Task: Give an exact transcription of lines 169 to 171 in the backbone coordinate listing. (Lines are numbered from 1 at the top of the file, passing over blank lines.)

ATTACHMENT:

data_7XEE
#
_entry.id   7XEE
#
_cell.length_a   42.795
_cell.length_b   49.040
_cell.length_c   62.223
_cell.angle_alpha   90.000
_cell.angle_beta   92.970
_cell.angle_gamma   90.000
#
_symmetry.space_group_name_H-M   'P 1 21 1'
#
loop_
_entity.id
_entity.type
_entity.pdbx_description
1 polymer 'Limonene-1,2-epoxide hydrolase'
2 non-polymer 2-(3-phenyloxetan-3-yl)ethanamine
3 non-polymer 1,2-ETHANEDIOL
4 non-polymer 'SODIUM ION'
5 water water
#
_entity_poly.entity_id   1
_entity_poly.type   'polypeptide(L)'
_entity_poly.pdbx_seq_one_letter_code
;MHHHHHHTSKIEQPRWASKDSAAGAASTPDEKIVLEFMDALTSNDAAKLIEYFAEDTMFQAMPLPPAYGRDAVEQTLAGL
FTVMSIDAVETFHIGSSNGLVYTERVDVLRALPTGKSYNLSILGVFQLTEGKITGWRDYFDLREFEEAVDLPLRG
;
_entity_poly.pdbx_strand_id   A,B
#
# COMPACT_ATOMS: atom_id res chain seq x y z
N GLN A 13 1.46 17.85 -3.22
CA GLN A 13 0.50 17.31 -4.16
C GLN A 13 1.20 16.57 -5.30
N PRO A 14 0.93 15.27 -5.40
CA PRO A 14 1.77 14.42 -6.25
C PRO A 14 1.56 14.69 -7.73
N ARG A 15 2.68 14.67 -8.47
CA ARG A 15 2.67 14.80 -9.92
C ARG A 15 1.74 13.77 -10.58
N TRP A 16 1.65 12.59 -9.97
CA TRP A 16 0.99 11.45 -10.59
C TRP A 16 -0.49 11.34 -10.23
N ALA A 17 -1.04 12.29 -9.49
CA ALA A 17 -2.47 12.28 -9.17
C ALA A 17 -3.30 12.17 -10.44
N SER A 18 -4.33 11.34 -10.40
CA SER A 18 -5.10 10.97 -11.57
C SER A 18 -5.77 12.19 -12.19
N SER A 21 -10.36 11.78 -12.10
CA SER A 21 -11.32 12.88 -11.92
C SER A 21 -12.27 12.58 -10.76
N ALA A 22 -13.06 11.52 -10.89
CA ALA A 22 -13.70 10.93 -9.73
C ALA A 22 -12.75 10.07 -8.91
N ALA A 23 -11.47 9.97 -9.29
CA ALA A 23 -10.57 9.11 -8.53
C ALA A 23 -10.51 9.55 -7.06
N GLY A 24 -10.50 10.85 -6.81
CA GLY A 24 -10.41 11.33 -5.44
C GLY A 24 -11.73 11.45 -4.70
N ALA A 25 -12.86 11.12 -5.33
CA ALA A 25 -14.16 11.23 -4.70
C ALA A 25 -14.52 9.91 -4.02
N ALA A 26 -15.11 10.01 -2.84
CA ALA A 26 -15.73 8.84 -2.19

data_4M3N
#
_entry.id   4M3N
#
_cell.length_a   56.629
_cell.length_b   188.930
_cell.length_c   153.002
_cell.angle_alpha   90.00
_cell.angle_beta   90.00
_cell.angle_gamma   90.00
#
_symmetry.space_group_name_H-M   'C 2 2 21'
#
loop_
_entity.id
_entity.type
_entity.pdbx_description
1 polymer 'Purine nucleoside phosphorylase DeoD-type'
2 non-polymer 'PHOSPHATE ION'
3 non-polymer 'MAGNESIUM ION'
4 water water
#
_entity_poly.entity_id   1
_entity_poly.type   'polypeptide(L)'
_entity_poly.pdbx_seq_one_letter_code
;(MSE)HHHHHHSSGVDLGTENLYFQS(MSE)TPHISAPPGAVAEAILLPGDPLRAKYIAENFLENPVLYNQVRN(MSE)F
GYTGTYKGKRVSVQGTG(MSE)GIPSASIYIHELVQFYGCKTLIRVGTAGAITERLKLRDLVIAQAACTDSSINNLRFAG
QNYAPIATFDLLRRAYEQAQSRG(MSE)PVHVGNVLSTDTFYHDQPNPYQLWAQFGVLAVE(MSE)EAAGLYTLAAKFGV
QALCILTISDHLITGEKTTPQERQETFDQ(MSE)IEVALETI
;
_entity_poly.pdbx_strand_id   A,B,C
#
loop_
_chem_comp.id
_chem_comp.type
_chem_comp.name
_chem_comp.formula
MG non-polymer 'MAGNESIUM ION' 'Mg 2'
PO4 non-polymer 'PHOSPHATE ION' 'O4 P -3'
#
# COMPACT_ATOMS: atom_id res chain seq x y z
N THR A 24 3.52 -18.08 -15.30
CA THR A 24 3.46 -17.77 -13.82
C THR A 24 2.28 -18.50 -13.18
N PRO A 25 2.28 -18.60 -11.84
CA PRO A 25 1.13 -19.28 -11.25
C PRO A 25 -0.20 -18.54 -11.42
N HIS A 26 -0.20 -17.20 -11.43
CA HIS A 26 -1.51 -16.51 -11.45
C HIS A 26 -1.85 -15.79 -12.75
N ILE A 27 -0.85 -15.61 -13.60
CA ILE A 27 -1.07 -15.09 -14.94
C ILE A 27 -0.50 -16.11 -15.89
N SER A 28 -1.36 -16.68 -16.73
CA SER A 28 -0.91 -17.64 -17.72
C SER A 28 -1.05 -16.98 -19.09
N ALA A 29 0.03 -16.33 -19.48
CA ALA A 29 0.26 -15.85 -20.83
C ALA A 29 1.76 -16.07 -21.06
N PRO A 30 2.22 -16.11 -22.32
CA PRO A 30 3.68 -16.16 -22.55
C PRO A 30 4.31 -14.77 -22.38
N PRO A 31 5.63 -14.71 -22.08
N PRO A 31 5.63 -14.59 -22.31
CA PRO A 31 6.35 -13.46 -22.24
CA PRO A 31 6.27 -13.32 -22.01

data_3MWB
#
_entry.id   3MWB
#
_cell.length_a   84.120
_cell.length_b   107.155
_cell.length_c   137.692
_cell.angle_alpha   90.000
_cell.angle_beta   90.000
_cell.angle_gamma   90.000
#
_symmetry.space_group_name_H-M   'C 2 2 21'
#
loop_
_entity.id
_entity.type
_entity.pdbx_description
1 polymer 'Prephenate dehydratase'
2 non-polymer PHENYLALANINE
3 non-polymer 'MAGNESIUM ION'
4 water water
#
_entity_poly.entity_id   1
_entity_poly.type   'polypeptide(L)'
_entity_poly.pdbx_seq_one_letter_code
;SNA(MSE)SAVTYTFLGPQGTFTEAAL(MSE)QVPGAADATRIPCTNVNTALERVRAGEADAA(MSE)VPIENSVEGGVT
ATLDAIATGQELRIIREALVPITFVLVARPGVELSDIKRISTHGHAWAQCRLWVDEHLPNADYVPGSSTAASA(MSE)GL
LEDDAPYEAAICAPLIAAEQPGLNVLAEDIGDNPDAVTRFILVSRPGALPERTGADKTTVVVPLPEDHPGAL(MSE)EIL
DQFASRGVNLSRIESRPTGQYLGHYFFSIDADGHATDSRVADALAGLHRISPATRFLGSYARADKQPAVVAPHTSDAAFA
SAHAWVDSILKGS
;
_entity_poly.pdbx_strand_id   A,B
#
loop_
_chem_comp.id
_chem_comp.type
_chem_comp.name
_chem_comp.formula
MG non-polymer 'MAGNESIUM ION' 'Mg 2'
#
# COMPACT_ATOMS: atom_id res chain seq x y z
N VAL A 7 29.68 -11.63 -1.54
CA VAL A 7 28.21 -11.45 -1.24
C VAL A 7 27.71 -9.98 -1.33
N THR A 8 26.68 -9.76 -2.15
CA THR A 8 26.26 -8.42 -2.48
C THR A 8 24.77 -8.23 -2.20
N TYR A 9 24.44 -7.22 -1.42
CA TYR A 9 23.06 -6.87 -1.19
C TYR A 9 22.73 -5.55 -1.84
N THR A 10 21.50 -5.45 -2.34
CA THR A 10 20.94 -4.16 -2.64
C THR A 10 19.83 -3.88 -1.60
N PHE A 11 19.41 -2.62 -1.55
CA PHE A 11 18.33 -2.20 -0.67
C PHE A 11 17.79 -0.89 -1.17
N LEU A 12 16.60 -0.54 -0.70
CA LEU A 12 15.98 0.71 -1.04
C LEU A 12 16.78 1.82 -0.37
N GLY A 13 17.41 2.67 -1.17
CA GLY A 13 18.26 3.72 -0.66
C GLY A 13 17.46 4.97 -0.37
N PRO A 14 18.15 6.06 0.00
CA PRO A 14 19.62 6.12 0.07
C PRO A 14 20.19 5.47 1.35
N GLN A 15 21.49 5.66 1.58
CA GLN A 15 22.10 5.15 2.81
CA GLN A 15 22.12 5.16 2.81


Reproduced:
_chem_comp.type
_chem_comp.name
_chem_comp.formula